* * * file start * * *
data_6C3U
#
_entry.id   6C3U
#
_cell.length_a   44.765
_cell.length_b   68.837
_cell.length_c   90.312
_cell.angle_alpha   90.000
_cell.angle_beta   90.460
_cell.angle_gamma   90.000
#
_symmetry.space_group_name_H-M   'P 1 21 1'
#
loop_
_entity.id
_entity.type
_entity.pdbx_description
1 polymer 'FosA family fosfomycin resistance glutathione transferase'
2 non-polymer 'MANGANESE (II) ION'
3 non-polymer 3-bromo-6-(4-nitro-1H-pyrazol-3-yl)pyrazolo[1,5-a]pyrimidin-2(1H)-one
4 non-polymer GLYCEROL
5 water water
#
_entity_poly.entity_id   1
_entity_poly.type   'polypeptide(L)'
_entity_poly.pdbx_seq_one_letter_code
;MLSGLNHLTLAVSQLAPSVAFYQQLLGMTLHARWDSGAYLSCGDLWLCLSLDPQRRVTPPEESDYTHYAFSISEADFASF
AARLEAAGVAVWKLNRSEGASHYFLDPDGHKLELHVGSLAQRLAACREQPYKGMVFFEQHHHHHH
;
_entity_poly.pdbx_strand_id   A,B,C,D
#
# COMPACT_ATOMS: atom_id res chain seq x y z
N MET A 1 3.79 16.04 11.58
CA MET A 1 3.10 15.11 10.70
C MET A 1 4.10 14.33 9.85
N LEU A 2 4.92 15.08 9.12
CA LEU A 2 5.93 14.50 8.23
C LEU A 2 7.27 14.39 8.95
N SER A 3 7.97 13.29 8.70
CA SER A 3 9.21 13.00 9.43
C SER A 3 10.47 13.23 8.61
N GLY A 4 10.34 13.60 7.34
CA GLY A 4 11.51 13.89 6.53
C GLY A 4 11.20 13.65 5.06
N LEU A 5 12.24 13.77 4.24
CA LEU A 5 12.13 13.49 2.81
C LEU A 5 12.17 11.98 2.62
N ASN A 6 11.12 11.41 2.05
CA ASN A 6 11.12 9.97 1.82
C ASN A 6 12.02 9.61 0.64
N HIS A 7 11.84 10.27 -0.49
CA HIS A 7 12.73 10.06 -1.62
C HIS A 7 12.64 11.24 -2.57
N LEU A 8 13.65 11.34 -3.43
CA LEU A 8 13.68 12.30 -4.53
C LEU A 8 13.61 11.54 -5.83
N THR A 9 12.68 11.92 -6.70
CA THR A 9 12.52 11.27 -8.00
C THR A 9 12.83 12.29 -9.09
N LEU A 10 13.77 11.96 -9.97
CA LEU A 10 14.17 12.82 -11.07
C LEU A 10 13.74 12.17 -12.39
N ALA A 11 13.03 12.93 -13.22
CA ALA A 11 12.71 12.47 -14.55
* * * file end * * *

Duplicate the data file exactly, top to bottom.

data_6C3U
#
_entry.id   6C3U
#
_cell.length_a   44.765
_cell.length_b   68.837
_cell.length_c   90.312
_cell.angle_alpha   90.000
_cell.angle_beta   90.460
_cell.angle_gamma   90.000
#
_symmetry.space_group_name_H-M   'P 1 21 1'
#
loop_
_entity.id
_entity.type
_entity.pdbx_description
1 polymer 'FosA family fosfomycin resistance glutathione transferase'
2 non-polymer 'MANGANESE (II) ION'
3 non-polymer 3-bromo-6-(4-nitro-1H-pyrazol-3-yl)pyrazolo[1,5-a]pyrimidin-2(1H)-one
4 non-polymer GLYCEROL
5 water water
#
_entity_poly.entity_id   1
_entity_poly.type   'polypeptide(L)'
_entity_poly.pdbx_seq_one_letter_code
;MLSGLNHLTLAVSQLAPSVAFYQQLLGMTLHARWDSGAYLSCGDLWLCLSLDPQRRVTPPEESDYTHYAFSISEADFASF
AARLEAAGVAVWKLNRSEGASHYFLDPDGHKLELHVGSLAQRLAACREQPYKGMVFFEQHHHHHH
;
_entity_poly.pdbx_strand_id   A,B,C,D
#
# COMPACT_ATOMS: atom_id res chain seq x y z
N MET A 1 3.79 16.04 11.58
CA MET A 1 3.10 15.11 10.70
C MET A 1 4.10 14.33 9.85
N LEU A 2 4.92 15.08 9.12
CA LEU A 2 5.93 14.50 8.23
C LEU A 2 7.27 14.39 8.95
N SER A 3 7.97 13.29 8.70
CA SER A 3 9.21 13.00 9.43
C SER A 3 10.47 13.23 8.61
N GLY A 4 10.34 13.60 7.34
CA GLY A 4 11.51 13.89 6.53
C GLY A 4 11.20 13.65 5.06
N LEU A 5 12.24 13.77 4.24
CA LEU A 5 12.13 13.49 2.81
C LEU A 5 12.17 11.98 2.62
N ASN A 6 11.12 11.41 2.05
CA ASN A 6 11.12 9.97 1.82
C ASN A 6 12.02 9.61 0.64
N HIS A 7 11.84 10.27 -0.49
CA HIS A 7 12.73 10.06 -1.62
C HIS A 7 12.64 11.24 -2.57
N LEU A 8 13.65 11.34 -3.43
CA LEU A 8 13.68 12.30 -4.53
C LEU A 8 13.61 11.54 -5.83
N THR A 9 12.68 11.92 -6.70
CA THR A 9 12.52 11.27 -8.00
C THR A 9 12.83 12.29 -9.09
N LEU A 10 13.77 11.96 -9.97
CA LEU A 10 14.17 12.82 -11.07
C LEU A 10 13.74 12.17 -12.39
N ALA A 11 13.03 12.93 -13.22
CA ALA A 11 12.71 12.47 -14.55